A Crowded, But Comfortable, Voting Booth


Cassandra and her son Steven 

By Cassandra Pye

I’m a Republican who’s voted, twice, for our Democrat president. Scratch that. I’m an African American, female, wife and mother-of-four Republican who’s voted twice for our current president. The decision was more difficult than you’d expect. I’m – genuinely, and at my core – conservative, pro-business and believe that government can and should be more efficient (which might result in lower taxes). President Obama and I probably don’t agree on most of the big-ticket issues where I typically side with the GOP. I know my party gets a bad rap for being anti-…well, anti-just-about-everything and it’s the “Just-Say-No” wing of the party that’s given me my share of heartburn, at the least, and tempted me to jump ship on the really bad days. But the truth is I’m really no Democrat. I’m compassionate; I believe we should use tax dollars to support the neediest of our society; I want to preserve and protect the civil rights of all citizens and protect our natural resources. That said, I believe there are interests tied to the Democratic party whose priorities would cancel out my own (see core beliefs). So joining the Blue party is a non-starter for me.

Still, I voted for the president in 2008 and again in 2012. But that’s mostly because I didn’t go to the polls alone. I took my late dad with me. My grandmother was there. Granddaddy, Uncle Frank, Aunt Bea and other aunts and uncles – the village that truly raised me – they were all there, too, even though none of them was alive in either November. It was a really crowded voting booth but not-at-all uncomfortable. While few of them played an active role in the sit-ins or marches of the Civil Rights Era, each and all of them fought their own personal crusades at work, in classrooms, in the segregated South, at lunch counters. And each and all would have given just about anything to have an opportunity to blacken-in an oval for Barack Hussein Obama. I filled in that first oval, in 2008, through the haze of my tears and there is no question that I had plenty of company standing with me. Them…and, my little boys.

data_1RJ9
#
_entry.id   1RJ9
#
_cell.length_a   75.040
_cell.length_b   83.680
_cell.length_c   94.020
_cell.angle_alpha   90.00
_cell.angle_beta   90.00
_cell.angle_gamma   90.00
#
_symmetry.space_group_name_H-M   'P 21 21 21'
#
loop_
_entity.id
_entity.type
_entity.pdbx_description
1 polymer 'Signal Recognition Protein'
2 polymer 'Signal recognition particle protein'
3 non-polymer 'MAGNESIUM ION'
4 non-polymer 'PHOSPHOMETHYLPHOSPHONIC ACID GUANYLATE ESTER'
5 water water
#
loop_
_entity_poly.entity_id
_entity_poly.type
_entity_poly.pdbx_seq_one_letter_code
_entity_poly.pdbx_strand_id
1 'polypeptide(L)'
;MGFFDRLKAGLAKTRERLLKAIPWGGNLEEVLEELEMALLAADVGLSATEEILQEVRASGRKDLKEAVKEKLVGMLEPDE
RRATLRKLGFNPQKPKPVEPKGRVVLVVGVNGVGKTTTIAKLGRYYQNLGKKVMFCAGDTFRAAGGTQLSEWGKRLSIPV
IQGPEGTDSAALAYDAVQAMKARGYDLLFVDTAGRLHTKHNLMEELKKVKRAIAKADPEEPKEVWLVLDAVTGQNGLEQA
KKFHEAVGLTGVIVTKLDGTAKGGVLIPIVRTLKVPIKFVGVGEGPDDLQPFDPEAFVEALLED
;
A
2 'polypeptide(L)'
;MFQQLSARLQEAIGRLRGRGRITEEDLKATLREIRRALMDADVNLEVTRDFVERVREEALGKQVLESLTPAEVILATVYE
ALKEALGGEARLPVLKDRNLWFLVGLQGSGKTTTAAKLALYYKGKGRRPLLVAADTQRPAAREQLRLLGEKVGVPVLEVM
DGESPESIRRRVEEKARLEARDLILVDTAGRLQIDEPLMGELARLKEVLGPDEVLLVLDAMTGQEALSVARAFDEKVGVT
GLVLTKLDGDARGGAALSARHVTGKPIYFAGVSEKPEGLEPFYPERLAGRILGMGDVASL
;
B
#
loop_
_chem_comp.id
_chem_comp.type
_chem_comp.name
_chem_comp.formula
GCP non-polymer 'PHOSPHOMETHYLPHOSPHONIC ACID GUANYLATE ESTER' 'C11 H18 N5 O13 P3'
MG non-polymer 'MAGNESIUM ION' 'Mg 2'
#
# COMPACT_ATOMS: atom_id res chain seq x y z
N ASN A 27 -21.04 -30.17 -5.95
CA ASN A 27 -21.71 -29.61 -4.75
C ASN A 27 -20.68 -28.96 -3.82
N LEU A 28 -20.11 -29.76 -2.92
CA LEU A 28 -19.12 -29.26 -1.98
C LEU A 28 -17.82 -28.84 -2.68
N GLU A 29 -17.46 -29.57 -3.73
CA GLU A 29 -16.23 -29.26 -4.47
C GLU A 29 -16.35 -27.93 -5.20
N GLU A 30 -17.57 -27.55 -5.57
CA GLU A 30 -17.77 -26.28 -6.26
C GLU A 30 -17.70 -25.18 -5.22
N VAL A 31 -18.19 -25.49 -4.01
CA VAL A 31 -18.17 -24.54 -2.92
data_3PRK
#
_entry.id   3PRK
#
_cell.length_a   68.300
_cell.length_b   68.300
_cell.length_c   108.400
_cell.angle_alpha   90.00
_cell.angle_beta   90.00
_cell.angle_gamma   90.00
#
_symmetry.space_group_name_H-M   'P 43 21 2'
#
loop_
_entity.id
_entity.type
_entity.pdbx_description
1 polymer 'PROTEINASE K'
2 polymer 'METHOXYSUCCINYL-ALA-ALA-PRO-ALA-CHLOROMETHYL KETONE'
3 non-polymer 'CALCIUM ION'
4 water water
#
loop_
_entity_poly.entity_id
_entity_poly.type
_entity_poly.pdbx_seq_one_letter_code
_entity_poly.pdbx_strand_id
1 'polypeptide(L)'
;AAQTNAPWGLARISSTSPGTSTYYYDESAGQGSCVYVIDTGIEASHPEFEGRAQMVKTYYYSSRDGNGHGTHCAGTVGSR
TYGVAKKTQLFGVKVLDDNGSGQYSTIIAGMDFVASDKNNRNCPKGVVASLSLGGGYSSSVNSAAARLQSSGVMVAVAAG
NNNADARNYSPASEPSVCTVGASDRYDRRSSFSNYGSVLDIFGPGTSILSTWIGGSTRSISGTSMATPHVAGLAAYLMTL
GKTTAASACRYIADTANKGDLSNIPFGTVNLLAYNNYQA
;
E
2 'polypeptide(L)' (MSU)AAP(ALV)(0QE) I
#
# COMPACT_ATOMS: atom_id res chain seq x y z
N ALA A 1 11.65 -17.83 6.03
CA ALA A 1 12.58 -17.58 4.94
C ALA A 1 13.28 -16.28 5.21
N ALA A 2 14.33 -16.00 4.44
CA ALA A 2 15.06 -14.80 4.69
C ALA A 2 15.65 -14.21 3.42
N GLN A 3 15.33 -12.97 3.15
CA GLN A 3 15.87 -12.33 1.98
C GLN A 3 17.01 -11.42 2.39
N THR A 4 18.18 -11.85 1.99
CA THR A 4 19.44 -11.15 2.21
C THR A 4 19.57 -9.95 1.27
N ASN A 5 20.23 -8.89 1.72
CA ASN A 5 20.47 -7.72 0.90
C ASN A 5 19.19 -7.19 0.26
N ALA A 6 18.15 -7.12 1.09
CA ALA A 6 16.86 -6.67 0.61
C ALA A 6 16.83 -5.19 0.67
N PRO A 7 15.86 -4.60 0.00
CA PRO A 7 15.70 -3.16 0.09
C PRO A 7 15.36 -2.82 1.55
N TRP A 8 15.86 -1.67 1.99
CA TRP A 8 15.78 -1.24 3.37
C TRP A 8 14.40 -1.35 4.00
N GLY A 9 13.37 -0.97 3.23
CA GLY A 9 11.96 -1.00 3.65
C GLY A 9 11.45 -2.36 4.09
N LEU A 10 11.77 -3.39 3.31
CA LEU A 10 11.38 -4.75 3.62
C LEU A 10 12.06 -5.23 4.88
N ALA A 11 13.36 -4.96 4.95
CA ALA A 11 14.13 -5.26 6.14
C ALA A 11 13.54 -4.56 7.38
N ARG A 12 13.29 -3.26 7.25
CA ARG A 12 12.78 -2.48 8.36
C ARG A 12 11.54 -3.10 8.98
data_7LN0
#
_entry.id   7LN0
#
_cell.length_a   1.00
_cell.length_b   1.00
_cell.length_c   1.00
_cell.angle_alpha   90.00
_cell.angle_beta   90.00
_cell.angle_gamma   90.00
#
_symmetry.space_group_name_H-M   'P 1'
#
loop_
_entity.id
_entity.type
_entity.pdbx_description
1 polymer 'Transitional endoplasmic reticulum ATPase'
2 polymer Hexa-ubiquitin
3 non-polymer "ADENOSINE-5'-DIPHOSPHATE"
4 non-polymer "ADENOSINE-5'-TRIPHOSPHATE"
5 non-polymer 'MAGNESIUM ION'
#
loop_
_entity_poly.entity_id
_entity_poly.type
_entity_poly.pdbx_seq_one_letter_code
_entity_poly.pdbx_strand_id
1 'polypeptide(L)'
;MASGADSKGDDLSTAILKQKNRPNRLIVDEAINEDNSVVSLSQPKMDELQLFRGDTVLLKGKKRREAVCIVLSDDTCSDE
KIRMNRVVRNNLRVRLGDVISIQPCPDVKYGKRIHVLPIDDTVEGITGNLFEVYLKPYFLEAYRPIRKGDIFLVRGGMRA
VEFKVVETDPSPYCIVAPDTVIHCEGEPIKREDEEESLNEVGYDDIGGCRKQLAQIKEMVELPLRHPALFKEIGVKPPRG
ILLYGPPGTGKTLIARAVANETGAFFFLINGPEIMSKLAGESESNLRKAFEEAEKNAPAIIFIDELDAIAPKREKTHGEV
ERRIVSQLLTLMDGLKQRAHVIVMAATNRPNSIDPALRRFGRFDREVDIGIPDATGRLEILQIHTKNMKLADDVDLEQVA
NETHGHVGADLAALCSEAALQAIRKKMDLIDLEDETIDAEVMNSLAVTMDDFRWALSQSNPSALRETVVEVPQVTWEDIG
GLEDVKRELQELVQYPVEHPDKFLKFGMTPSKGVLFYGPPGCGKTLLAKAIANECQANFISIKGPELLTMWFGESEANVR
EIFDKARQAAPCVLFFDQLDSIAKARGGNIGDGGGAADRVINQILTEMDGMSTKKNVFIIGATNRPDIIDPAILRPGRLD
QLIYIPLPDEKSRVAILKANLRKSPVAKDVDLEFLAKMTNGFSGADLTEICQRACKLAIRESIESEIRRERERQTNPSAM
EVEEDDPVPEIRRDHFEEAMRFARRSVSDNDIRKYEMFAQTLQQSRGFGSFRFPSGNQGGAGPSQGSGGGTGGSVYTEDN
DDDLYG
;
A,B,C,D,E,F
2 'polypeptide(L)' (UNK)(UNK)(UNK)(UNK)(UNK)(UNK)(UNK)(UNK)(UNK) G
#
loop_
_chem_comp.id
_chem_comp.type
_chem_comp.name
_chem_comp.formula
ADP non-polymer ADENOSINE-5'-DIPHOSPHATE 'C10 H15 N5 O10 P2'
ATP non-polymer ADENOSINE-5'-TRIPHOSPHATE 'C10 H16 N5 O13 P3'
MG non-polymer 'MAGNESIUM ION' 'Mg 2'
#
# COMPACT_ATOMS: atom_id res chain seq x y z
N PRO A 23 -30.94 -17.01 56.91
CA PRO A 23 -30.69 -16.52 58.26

I’ve always taken my sons to the voting booth with me – even as babies. As fate would have it, my two eldest sons voted in the 2008 election. We’ve (loudly) challenged the status-quo and debated politics, issues and the competency of our elected leaders around our family table for many years and the truth is it has never mattered to me which party they join (one son is a Decline-to-State – I’m also good with that). What matters most to me is that they value the great privilege and the right they own to exercise their opinion. Voting is a gift. To choose not to be grateful for and exercise that gift is an insult to all those who’ve lost their lives for our democracy, first, and the civil/voting rights of women and people of color, second. Plus, it would be a shame for them to miss out on sharing the voting booth with all their ancestors.

I vote for and with my core values and those who share them. I vote for and with those who are no longer here. I vote for my husband and four sons. The youngest will vote, for the first time, this November. He will travel home from college to be my plus one.


Cassandra is the former deputy chief of staff for then-Governor Arnold Schwarzenegger. She is currently a Senior Vice President of Public Affairs at APCO Worldwide and contributor to the company’s blog, APCO Forum. She is also a board member of California Women Lead, a nonprofit, nonpartisan association of women holding – or interested in holding – elected or appointed office in California.


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